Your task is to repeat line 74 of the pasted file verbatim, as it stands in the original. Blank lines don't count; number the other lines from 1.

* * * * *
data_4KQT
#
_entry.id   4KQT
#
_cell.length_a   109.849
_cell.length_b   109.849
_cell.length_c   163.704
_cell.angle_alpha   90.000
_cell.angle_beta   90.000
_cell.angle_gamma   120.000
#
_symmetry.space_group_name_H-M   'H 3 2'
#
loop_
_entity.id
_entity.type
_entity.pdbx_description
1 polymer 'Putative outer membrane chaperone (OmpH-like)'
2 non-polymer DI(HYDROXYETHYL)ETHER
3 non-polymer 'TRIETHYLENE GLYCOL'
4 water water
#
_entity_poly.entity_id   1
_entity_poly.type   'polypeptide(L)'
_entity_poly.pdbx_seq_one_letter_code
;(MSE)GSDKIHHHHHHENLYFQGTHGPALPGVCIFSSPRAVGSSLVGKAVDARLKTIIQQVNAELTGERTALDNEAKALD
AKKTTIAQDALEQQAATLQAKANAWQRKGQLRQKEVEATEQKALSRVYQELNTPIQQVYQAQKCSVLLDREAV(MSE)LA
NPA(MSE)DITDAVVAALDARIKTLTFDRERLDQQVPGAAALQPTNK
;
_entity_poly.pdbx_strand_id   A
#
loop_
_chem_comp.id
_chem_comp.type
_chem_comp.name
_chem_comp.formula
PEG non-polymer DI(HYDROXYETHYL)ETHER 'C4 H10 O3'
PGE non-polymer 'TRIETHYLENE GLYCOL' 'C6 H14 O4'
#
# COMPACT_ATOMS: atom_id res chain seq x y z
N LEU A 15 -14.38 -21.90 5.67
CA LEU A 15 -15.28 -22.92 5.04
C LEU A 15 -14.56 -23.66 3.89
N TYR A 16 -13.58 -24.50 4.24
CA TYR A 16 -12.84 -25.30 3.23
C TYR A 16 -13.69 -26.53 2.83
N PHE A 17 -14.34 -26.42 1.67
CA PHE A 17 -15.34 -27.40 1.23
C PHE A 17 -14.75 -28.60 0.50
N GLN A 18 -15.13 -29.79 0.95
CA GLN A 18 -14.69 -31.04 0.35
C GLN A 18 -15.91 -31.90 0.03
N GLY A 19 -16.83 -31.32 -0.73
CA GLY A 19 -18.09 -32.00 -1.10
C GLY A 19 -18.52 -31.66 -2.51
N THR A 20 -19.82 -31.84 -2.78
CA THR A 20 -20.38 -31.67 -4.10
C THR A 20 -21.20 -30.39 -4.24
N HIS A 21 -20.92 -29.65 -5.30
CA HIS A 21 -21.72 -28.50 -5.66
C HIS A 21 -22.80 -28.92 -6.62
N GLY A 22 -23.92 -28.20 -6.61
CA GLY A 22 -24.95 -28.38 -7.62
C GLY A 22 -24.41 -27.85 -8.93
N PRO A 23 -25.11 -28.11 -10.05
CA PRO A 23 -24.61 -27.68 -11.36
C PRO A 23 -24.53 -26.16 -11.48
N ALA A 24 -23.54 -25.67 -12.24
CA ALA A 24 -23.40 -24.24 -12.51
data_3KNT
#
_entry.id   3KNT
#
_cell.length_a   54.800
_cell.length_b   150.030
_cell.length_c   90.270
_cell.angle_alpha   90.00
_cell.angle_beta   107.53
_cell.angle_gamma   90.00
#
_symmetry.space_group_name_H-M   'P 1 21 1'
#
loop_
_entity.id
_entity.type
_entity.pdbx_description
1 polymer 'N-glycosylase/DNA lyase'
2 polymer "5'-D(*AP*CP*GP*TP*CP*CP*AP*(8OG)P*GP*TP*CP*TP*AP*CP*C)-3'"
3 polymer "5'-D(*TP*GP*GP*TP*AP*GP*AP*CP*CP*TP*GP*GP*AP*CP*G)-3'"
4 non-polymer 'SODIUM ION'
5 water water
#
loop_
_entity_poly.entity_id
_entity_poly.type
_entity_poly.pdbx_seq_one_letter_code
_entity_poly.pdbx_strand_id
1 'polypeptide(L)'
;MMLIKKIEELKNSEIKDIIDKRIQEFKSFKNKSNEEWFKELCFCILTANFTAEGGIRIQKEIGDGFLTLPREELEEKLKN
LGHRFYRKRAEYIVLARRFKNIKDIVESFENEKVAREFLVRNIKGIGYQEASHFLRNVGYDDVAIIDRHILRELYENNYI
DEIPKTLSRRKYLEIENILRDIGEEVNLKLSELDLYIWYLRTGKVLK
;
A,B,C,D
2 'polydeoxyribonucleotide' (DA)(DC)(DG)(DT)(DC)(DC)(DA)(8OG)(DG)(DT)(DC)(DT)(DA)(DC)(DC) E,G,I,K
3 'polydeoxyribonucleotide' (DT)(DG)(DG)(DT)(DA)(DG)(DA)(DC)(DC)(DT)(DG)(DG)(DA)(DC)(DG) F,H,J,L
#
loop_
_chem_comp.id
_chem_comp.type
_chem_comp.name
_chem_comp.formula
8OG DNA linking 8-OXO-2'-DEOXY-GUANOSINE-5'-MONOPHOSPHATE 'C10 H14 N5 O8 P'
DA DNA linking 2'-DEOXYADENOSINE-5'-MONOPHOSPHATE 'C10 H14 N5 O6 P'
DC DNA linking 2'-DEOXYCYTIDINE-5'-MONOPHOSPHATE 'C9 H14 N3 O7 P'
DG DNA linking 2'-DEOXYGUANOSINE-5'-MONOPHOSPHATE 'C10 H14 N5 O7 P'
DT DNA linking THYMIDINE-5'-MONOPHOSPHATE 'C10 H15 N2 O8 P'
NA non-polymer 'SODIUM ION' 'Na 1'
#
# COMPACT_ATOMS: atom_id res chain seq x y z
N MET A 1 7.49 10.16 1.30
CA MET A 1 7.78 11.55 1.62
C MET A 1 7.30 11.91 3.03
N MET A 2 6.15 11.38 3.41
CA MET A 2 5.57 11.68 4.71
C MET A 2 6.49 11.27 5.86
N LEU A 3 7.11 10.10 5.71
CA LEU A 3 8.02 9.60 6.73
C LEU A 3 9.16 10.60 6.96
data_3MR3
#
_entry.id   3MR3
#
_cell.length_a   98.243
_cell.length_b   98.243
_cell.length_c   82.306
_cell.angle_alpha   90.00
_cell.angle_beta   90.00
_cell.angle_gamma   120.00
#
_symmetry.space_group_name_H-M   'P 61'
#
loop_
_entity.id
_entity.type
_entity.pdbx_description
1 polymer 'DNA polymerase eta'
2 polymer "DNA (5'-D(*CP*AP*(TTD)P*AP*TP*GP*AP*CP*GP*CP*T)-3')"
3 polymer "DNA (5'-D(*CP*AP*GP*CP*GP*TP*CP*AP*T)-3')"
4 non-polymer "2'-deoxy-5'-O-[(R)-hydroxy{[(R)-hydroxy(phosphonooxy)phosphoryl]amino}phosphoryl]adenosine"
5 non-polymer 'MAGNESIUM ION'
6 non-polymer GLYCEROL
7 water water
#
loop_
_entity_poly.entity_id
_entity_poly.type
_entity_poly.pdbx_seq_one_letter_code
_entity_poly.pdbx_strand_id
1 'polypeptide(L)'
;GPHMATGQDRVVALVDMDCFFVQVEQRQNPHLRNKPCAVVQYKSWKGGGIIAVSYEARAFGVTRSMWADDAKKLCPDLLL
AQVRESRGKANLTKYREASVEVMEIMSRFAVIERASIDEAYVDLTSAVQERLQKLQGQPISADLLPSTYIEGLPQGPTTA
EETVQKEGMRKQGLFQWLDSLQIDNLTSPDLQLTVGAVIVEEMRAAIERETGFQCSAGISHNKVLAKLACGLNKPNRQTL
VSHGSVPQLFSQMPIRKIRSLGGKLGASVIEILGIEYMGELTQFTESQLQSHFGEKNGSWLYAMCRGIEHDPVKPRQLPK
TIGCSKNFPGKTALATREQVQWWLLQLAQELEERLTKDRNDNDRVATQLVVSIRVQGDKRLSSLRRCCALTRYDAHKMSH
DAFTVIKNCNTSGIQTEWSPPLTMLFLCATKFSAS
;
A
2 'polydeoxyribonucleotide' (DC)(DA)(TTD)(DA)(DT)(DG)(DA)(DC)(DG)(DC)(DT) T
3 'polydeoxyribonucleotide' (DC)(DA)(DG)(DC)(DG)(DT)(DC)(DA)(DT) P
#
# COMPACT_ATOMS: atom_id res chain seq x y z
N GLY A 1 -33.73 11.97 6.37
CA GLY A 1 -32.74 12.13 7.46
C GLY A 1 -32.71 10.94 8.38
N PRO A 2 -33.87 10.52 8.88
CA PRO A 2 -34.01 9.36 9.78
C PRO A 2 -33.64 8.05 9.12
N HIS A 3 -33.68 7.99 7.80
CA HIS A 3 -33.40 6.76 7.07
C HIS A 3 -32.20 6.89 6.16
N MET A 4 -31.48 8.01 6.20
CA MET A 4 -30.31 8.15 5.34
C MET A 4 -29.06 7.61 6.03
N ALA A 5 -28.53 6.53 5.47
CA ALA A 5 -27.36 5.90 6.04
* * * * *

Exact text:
_cell.length_a   54.800